5 At-Home Remedies for Golfer’s Elbow
June 01, 2020
Arm pain isn’t unusual for many golfers. In fact, this discomfort can be indicative of golfer’s elbow (medically known as medial epicondylitis). Marked by pain that is centered on the inside bump of your elbow that may radiate down to the wrist, this condition is a result of overuse and general wear-and-tear of the tendons, bones and muscles in the forearm area.
“But did you know that it’s not unique to golfers?” says David Brown, D.O., board certified in sports medicine and physical medicine and rehabilitation (PM&R). The expert notes that it can be caused by several other activities including gardening, mopping, pot scouring, home repairing or exercising. “Really, it’s from any action that requires repetitive grasping, wrist flexing or even swinging,” he adds.
What are the signs of golfer’s elbow?
According to Dr. Brown, common signs of golfer’s elbow include:
- Pain when trying to flex your wrist or pain that extends from the inside of your elbow down to your forearms and wrist—and sometimes even the pinky finger
- Stiffness in the elbow area
- Weakness when trying to grip an object or overall weakness in wrist movement
- Tingling that extends from the elbow down to the forearm
How do you treat golfer’s elbow at home?
If you suspect that you might be developing golfer’s elbow or are trying to manage an existing diagnosis, Dr. Brown advises the following at-home remedies:
- Apply ice or heat therapy. Dr. Brown explains that if the pain is occurring within the first 72 hours, ice therapy (such as an ice pack) could help alleviate pain from the affected area. However, if the pain is chronic and recurring, heat therapy (such as a heating pad), would be the preferred method. “Talk to your doctor to discuss when to use heat versus ice therapy,” advises Dr. Brown. “And always make sure to use a barrier between your skin to avoid making direct contact with the ice or heat.”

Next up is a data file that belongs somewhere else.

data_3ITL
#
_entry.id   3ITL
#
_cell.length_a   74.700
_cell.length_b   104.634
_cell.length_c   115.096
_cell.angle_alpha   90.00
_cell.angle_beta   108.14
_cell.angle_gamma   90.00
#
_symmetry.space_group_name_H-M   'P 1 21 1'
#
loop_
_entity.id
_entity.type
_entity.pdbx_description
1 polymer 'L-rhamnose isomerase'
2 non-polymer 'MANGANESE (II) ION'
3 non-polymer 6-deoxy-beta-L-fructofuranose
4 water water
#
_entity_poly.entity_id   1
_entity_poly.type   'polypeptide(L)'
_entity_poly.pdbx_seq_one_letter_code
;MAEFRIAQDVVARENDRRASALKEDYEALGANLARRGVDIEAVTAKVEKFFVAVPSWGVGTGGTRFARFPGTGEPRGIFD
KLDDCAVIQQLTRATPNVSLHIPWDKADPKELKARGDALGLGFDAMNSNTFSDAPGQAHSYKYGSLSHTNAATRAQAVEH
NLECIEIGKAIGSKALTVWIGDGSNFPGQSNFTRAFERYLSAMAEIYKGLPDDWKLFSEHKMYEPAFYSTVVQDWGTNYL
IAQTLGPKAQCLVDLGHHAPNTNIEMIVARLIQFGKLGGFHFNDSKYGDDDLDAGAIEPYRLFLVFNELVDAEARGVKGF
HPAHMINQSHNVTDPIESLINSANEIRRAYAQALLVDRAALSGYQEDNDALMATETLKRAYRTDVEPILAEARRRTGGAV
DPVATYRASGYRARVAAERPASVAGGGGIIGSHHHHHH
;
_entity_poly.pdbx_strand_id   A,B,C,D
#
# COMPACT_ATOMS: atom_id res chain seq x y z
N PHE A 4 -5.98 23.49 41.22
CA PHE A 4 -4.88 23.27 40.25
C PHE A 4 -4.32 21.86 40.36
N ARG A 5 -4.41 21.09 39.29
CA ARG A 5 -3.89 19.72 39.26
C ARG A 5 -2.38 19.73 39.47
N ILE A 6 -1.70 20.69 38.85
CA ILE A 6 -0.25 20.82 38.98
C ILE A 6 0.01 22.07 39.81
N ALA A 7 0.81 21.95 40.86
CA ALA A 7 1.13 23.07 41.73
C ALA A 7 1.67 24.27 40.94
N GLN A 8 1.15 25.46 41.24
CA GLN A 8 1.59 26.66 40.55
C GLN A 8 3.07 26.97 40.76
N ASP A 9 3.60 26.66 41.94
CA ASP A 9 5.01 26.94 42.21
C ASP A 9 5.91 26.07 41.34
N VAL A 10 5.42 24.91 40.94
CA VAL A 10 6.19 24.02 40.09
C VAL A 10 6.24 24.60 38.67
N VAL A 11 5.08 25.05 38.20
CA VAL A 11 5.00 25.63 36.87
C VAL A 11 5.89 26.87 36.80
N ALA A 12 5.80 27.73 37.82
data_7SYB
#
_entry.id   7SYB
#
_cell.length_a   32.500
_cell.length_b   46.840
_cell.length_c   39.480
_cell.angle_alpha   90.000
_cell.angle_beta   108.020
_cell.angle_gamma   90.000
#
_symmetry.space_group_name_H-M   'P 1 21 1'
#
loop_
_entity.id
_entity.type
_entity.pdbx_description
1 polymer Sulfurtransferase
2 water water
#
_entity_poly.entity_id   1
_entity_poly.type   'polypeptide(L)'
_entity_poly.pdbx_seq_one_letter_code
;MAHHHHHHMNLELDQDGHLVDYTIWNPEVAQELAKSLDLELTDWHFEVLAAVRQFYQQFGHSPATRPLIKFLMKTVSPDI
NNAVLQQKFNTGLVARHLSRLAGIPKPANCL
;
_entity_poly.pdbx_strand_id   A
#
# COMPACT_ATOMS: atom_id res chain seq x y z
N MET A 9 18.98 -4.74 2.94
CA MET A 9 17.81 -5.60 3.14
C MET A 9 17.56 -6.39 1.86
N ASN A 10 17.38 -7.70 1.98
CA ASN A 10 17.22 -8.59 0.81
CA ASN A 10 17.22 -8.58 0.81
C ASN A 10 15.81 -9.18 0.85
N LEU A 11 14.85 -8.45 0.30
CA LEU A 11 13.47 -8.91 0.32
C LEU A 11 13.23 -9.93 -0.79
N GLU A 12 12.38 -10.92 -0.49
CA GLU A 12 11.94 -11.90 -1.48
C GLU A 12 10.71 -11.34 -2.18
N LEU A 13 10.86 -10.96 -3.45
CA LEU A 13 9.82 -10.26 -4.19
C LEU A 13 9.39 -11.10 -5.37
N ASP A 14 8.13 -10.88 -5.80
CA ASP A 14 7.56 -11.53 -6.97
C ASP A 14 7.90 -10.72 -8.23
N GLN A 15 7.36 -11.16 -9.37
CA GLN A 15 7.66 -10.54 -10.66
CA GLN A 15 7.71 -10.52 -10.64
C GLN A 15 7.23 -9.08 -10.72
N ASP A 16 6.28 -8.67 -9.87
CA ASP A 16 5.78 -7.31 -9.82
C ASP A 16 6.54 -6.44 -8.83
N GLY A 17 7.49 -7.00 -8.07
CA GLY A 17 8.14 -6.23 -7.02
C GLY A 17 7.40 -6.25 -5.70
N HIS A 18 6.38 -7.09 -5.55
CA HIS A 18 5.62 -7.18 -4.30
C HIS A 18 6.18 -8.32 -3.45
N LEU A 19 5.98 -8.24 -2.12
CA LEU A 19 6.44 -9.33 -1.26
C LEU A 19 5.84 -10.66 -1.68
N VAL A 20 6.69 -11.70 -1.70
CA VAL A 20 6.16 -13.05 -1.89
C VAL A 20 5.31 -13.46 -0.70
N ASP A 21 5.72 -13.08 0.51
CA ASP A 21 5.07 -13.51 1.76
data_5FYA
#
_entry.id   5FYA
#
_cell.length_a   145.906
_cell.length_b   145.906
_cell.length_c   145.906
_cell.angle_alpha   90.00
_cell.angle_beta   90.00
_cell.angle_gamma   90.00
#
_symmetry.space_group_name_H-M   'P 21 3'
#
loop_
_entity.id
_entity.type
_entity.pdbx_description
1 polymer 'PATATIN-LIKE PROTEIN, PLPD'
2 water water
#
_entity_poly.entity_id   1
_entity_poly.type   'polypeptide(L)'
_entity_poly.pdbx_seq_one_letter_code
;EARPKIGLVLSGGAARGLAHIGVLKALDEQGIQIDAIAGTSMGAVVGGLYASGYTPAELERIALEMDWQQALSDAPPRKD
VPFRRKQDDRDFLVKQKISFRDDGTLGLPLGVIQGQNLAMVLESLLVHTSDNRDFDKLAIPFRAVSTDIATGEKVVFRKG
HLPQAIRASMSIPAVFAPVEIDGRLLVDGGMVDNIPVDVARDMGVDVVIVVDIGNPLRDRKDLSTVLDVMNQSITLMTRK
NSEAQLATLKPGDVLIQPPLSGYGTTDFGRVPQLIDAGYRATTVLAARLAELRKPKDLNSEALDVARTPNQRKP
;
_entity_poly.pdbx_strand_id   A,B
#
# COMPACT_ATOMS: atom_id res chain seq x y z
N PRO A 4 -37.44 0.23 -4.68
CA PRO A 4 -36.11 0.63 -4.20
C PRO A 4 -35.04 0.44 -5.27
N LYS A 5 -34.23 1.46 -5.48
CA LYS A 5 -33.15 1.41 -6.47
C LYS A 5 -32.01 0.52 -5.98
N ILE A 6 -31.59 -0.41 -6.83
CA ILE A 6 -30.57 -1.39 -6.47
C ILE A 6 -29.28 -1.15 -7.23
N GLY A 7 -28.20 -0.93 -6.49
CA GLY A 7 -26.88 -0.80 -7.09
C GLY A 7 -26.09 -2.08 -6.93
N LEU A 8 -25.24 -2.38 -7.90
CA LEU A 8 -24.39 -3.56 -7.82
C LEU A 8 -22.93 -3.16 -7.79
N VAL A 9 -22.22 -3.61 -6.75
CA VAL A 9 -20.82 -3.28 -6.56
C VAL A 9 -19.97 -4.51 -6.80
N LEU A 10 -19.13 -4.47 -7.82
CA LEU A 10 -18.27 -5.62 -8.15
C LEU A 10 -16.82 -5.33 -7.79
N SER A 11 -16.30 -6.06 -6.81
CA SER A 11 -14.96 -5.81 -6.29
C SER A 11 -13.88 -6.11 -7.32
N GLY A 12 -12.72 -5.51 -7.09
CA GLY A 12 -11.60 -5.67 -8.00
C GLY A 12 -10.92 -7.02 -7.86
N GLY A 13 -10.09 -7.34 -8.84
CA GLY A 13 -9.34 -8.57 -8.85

- Locate the activity causing the pain. Once you have identified the source, you can either take a break or adjust your form to ensure that you aren’t overloading your muscles. “If the cause is golfing, for instance, perhaps a trainer can give you pointers to best fix your body’s positioning and ensure that you’re following through correctly,” shares Dr. Brown.
- Make stretching a priority. There are certain movements that can build muscle strength and relieve pain, notes Dr. Brown, such as wrist curls and stress ball squeezes. “There are a variety of workout apps that can show you how to appropriately perform these stretches at-home,” he says, “but make sure to talk with your doctor to understand which stretches would be the most beneficial for you.” If any additional pain or discomfort is experienced while stretching, though, Dr. Brown recommends that you stop the stretches, get some rest and consult your physician.
- Use a brace or a wrap. Pain associated with golfer’s elbow can be irritating and severe. “Therefore, added support from a compression brace can sometimes help relieve the strain,” explains Dr. Brown. “These braces can be worn whether or not you are performing the activity causing the pain.”
- Know when to rest. “Listen to your body and know when it’s time to take a breather,” advises Dr. Brown. Additionally, he suggests elevating your elbow above your heart to prevent any swelling.
What if at-home remedies don’t help?
If pain continues despite at-home care, Dr. Brown suggests that you speak with your physician to discuss additional options for relief, including:
- Medications (usually short-term anti-inflammatory)
- Physical therapy
- Surgery (though typically not necessary)
“The sooner you address your symptoms and talk to your doctor, the quicker you can recover and the more your body will thank you,” shares Dr. Brown.
The material provided through HealthU is intended to be used as general information only and should not replace the advice of your physician. Always consult your physician for individual care.
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